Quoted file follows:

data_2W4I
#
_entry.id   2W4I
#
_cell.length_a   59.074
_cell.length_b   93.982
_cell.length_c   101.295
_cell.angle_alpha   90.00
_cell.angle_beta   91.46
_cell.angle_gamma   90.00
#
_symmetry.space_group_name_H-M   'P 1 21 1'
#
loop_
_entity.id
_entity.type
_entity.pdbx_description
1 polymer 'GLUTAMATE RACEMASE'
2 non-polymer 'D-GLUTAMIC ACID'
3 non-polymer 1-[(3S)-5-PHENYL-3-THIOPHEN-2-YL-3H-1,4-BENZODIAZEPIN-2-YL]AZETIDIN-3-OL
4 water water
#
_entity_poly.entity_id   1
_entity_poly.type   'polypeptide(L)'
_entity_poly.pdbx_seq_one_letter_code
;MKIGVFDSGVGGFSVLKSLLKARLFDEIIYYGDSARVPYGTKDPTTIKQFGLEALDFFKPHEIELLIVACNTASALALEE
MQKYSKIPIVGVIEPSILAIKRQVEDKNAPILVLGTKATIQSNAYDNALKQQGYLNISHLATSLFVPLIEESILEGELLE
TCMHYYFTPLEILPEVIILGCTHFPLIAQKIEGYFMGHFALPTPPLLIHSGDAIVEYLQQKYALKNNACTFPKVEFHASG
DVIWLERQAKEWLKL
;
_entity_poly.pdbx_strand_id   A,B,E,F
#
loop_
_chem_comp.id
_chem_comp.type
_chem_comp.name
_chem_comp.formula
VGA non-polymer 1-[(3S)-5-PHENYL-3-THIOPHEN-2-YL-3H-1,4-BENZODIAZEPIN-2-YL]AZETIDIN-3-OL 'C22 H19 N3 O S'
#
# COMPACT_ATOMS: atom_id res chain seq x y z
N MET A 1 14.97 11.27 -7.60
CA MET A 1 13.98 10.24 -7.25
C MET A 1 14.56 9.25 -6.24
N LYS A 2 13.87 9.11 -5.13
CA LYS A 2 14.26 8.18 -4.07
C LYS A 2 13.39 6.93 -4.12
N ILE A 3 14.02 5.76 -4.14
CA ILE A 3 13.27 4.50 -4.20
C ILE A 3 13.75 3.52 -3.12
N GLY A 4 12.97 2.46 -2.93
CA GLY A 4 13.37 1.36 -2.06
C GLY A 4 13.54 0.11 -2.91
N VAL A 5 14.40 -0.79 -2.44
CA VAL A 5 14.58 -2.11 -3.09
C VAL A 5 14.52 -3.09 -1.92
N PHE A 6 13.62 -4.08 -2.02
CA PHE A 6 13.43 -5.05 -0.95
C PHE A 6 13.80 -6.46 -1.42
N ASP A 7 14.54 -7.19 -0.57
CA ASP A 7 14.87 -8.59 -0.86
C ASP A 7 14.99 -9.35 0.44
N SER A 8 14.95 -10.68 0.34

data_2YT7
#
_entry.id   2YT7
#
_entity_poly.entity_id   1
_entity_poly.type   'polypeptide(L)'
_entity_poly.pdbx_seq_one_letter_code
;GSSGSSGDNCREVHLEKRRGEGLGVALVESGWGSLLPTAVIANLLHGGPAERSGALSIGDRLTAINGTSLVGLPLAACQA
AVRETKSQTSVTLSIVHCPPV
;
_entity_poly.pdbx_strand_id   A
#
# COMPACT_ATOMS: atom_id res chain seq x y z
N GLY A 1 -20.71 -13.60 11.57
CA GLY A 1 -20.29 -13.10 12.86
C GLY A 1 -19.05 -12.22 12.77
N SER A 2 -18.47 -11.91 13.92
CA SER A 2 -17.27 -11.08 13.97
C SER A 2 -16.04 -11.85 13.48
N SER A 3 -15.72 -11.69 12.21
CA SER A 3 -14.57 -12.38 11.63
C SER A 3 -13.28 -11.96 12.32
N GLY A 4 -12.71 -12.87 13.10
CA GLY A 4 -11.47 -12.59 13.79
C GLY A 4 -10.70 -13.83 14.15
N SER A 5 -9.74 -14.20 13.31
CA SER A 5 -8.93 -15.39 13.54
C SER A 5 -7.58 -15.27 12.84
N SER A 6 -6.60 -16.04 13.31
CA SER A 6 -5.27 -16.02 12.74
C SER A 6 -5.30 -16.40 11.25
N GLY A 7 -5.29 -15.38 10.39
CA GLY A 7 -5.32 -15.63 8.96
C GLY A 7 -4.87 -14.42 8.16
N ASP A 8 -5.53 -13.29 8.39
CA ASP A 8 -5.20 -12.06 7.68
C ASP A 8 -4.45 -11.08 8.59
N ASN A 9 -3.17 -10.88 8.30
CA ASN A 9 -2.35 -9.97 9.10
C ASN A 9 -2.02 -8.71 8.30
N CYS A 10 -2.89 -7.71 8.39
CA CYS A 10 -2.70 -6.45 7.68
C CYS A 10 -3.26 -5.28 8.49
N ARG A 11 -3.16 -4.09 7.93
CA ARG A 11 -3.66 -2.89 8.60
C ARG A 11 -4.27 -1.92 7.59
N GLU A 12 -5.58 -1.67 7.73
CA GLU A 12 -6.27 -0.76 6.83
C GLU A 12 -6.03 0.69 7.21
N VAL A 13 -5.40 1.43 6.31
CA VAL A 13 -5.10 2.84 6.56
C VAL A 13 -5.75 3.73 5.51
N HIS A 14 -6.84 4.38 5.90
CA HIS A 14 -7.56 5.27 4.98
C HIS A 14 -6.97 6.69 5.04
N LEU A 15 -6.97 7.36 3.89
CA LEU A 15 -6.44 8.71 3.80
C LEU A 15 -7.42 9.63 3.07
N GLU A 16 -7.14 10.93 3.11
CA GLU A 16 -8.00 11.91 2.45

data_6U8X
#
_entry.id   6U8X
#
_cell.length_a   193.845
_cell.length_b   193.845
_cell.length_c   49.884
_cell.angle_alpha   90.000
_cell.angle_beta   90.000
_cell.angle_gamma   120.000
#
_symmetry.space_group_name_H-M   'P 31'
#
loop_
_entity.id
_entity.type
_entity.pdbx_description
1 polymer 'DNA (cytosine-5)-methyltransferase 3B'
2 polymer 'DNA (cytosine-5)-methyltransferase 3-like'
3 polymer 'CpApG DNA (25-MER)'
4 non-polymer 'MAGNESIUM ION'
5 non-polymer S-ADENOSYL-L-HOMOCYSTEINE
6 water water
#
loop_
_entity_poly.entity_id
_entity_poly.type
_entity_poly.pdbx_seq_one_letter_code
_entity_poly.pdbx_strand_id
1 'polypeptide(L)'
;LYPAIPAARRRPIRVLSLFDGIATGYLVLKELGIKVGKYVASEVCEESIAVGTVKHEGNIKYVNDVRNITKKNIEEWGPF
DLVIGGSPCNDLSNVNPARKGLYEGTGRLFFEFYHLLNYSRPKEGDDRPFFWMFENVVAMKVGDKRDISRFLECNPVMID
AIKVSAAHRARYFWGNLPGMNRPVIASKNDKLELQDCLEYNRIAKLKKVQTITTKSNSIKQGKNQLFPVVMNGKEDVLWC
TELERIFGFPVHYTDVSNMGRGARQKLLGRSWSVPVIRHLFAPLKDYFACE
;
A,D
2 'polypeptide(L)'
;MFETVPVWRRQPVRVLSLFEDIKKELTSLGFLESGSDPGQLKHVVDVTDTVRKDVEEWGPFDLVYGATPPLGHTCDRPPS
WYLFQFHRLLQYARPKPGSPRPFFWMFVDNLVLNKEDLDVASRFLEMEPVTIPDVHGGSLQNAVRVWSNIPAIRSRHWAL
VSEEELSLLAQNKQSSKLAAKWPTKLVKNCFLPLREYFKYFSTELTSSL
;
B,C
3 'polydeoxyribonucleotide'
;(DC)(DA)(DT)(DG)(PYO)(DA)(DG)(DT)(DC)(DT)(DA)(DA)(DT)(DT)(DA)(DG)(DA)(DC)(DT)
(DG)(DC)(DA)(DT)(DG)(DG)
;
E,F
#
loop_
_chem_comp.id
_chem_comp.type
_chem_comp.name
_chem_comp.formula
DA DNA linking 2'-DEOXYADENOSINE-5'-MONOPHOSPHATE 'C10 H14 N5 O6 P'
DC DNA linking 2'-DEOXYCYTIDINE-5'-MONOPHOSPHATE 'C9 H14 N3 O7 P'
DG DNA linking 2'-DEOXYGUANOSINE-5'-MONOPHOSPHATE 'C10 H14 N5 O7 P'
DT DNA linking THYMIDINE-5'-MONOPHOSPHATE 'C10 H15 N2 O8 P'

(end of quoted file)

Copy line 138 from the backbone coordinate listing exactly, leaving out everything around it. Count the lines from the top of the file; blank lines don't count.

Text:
_entity.type